Dead men, dead horses

Eighteen thousand men. Fifteen thousand horses. Dead. In just 90 minutes. And this before bombs or weapons of mass destruction were invented. Twenty thousand men facing an opposition of one hundred thousand all the while knowing their fates of most were sealed. A rather hopeless situation in any era.

All this happened, in Mohács, on 29 August 1526 when Hungarian soldiers took on the might and force of Süleyman’s Turkish army in a fight for Hungary. The memorial site, with its visitors centre built to resemble the Crown of Hungary, marks the mass graves in which the bones of these soldiers lie undisturbed by time. Over a hundred wooden posts in various shapes and forms testify to the hopelessness of their plight. This video depiction will give you some sense of what took place.

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Intricately carved by four Hungarian artists, they represent the people, the weapons, the armour, and the horses all lost to the battle. The young King Louis the II  died that day, aged 20.  It’s hard to imagine a 20-year-old today having to face what he faced or make the decision he made.

But he to battle he went: ‘So that no one can look at me as an excuse to his own cowardice, and so that no one can blame me, I will on the morrow go, with the help of the Almighty God, to the place others are loath to go without me‘.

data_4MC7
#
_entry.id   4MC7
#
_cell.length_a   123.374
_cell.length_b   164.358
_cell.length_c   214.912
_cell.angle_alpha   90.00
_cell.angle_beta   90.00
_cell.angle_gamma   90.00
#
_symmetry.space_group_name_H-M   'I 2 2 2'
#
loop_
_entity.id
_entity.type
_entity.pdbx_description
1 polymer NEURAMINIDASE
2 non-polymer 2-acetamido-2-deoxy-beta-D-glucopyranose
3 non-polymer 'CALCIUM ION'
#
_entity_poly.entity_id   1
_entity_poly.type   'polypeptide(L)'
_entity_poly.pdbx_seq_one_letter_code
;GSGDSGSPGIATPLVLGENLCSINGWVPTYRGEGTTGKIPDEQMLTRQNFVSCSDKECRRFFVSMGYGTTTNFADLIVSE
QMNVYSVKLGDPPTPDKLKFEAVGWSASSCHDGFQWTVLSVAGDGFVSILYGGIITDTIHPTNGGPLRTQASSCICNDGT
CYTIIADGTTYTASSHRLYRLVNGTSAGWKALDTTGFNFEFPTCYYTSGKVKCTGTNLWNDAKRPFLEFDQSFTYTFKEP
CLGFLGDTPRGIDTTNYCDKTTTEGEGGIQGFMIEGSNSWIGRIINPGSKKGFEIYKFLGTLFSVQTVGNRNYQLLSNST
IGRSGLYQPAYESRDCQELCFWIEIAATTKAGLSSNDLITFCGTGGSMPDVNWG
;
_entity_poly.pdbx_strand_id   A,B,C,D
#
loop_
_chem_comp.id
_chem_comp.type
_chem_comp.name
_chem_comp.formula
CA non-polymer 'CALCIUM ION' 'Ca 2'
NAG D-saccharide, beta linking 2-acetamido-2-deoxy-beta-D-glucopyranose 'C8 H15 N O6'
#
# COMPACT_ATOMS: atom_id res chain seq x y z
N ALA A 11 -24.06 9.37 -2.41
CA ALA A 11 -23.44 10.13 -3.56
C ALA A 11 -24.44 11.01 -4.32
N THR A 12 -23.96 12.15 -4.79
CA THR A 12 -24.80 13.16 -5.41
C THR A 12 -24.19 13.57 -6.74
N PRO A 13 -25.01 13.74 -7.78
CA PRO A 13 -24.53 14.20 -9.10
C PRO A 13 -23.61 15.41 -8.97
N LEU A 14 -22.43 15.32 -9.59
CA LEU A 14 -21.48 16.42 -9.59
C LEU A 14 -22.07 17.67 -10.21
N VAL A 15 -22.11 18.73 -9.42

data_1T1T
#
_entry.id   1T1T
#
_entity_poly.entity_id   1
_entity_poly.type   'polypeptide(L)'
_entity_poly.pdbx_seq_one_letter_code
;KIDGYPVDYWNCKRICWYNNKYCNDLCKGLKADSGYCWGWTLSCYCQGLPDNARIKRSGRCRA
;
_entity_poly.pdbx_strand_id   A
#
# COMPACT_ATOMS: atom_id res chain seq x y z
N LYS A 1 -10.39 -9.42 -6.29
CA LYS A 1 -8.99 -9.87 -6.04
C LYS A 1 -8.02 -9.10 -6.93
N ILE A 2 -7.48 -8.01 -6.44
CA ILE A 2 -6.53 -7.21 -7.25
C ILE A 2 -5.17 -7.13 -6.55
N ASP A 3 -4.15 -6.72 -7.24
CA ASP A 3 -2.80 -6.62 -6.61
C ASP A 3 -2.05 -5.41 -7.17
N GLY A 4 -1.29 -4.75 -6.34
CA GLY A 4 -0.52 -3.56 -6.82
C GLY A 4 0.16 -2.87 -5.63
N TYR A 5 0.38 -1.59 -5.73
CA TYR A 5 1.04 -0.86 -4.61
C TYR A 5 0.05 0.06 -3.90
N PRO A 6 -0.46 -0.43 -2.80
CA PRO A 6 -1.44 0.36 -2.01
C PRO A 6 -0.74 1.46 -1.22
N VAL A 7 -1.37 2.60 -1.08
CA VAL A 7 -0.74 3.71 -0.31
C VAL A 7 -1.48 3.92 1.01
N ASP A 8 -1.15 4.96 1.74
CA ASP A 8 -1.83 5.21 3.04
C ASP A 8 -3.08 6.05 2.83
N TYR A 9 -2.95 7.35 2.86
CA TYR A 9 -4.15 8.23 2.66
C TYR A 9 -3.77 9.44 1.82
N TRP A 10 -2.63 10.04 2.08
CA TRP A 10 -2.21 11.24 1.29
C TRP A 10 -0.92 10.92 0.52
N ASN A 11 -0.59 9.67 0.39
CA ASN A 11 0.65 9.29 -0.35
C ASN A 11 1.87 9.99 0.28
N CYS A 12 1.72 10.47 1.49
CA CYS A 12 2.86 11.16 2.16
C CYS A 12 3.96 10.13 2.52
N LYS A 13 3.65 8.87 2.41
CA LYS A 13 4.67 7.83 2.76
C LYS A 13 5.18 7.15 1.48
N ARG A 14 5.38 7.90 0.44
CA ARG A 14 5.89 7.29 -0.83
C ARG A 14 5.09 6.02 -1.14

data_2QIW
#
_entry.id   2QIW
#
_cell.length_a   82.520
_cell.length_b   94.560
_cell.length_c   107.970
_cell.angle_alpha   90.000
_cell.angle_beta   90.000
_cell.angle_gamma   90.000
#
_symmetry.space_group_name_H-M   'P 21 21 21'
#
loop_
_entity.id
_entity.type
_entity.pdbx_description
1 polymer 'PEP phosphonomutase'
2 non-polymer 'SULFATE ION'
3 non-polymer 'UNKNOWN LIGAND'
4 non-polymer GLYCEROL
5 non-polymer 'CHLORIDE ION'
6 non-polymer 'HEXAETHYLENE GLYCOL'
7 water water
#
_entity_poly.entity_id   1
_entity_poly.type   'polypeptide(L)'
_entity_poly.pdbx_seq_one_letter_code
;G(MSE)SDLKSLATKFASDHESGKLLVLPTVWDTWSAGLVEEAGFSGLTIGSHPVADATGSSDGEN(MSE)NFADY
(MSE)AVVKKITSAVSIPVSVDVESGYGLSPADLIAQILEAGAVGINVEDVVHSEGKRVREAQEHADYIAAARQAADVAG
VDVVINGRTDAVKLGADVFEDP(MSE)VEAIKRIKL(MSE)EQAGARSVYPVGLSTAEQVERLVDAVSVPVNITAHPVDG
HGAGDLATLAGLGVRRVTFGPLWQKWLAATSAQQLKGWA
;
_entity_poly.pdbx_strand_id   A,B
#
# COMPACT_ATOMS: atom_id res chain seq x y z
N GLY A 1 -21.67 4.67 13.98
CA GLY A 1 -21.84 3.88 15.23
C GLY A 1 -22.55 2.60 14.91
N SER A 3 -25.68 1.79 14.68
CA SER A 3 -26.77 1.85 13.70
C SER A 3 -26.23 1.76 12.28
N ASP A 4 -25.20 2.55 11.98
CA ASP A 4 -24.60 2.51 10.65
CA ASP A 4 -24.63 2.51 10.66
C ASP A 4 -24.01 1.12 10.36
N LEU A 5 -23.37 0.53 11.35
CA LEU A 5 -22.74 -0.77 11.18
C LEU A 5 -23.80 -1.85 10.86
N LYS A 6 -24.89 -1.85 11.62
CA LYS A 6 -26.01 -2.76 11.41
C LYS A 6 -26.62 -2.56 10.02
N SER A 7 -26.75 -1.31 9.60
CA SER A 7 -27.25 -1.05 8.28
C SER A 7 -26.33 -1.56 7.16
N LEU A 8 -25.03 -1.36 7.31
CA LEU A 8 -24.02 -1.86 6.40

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Unlike traditional grave markers bearing names and dates of those interred, these carvings are more representative. Some are painted: in black for old people, in blue for children, and those having suffered a violent end are red. The paths are circular, with a rather labyrinthy feel. And as I walked around, I wished I had someone with me to explain what I was seeing. [The English guide we’d booked had been hijacked by another English-speaking group minutes before we’d arrived. Looking for a woman in a fur coat among the teeming masses was like finding a 10-forint coin in a bag of a thousand 50-forint pieces – not impossible but time-consuming.]

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Although the site has been designed and well planned, there is no pattern to the placement of the poles. They’re scattered randomly, tilting this way and that in a manner that seems both deliberate and haphazard. It’s hard to decide whether they’ve been beaten down by wind and weather or placed this way on purpose. Perhaps it’s an artistic rendering of how the best laid plans in such a situation are subject to change.

Despite the crowds, there’s a sense of awe about the place, an almost hushed silence that hangs above the chatter of those wandering through. The death bell adds further to this sense of reverence. It’s said that to ring the bell is to salute those who perished.